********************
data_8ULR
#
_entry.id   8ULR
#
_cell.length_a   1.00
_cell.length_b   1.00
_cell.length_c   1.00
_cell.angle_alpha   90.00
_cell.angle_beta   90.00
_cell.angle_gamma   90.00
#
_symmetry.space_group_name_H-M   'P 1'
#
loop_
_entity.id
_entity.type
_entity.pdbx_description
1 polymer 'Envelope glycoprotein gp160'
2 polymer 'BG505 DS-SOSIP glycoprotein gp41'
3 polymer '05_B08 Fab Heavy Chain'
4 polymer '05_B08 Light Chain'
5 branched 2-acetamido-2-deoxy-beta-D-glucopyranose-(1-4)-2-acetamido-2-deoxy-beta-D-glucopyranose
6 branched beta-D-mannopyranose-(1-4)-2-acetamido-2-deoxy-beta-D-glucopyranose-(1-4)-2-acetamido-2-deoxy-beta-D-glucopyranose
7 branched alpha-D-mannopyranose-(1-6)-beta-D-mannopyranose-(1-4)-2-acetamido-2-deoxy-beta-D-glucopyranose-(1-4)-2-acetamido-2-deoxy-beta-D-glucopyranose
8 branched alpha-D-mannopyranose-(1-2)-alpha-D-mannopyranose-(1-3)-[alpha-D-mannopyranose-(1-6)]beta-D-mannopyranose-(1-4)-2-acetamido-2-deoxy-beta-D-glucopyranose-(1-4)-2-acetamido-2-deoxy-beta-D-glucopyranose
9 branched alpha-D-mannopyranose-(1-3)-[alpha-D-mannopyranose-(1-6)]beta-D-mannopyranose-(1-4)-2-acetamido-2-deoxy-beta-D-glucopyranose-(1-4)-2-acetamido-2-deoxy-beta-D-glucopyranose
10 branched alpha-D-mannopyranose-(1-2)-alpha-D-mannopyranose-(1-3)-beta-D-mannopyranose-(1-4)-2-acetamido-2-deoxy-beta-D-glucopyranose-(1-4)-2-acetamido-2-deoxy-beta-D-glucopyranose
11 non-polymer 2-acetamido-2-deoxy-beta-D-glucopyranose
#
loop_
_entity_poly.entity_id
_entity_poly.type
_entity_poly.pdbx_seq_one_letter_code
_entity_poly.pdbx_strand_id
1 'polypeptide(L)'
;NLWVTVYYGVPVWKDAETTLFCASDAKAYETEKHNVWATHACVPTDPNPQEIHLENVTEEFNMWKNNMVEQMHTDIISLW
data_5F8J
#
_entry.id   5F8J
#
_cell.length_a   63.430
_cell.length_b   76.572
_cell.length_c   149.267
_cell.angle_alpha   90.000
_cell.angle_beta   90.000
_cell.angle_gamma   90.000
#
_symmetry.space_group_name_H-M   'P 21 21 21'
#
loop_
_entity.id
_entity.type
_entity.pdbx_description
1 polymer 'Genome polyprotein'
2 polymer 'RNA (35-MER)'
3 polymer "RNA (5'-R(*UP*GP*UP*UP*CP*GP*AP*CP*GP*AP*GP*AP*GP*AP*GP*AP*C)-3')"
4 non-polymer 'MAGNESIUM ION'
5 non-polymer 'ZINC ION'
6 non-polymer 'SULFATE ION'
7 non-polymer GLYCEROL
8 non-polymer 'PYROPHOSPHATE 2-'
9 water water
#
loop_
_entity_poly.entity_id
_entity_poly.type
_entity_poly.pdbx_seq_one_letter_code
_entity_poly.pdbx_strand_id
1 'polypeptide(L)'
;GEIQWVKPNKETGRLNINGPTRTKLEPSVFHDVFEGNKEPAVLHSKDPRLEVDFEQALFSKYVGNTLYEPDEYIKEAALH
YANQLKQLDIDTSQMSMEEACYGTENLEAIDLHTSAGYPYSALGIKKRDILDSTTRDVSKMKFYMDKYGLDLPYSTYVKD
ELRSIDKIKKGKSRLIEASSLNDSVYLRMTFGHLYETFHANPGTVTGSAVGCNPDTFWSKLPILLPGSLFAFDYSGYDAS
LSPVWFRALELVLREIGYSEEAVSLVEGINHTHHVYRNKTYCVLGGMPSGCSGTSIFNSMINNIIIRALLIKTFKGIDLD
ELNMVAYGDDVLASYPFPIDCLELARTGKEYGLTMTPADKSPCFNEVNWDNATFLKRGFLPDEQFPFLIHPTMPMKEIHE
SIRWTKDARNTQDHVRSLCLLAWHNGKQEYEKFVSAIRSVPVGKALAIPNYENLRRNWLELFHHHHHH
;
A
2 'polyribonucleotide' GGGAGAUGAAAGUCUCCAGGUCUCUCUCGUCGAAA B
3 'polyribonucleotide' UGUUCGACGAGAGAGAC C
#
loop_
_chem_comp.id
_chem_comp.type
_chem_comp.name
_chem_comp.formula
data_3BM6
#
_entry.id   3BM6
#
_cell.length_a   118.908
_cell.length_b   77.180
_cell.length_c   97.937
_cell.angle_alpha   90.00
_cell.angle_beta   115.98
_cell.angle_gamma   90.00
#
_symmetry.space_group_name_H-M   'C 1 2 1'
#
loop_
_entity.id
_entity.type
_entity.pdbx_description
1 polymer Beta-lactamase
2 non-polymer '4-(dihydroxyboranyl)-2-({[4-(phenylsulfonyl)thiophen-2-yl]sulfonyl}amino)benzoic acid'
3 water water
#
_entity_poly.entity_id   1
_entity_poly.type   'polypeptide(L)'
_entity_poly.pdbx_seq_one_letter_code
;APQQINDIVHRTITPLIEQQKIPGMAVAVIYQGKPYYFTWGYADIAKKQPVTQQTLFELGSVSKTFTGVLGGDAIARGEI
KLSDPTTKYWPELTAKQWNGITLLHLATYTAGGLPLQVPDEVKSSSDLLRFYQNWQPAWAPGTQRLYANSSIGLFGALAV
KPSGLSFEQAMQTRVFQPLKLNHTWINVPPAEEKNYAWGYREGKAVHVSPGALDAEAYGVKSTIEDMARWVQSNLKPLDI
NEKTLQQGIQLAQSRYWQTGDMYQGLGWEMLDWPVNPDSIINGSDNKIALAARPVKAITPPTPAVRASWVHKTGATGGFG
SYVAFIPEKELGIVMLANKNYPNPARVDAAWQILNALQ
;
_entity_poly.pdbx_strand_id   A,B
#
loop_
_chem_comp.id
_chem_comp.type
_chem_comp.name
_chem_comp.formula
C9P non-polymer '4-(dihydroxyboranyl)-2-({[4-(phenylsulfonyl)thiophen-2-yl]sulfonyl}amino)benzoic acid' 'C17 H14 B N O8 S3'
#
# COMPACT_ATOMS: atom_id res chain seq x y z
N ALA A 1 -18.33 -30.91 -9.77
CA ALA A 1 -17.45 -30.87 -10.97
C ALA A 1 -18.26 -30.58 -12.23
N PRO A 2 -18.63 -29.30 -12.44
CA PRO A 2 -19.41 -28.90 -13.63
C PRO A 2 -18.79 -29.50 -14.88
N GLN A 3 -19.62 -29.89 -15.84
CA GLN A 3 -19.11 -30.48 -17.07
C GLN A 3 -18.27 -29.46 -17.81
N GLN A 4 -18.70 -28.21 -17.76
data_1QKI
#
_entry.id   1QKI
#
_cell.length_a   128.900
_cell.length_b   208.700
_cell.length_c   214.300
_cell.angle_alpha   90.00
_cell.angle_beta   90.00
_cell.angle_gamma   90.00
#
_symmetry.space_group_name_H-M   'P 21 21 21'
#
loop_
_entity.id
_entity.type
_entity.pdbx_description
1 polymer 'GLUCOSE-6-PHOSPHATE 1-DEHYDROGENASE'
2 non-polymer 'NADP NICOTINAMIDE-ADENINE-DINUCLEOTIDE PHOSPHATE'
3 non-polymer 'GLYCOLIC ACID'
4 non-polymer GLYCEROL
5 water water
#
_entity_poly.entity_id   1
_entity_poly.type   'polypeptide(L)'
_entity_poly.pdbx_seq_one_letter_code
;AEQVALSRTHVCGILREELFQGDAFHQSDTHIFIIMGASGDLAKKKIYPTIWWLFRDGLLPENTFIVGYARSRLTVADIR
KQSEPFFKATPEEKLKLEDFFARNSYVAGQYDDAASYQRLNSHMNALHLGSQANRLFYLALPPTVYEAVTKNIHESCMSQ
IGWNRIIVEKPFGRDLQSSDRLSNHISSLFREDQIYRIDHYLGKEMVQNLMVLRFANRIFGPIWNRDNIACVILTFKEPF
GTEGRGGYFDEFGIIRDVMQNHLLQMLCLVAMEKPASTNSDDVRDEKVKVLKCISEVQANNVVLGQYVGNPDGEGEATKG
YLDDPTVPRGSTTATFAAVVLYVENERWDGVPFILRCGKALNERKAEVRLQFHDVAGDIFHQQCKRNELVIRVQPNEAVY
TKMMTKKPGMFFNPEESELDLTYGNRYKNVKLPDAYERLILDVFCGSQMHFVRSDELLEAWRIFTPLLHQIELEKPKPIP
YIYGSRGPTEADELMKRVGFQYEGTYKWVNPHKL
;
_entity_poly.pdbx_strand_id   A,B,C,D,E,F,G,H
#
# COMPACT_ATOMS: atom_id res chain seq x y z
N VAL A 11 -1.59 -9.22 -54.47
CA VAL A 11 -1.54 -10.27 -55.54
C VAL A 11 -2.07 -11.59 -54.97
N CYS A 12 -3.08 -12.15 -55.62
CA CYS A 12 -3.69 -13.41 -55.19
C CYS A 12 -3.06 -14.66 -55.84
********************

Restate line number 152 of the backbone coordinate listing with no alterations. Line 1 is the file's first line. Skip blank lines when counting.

_entity.pdbx_description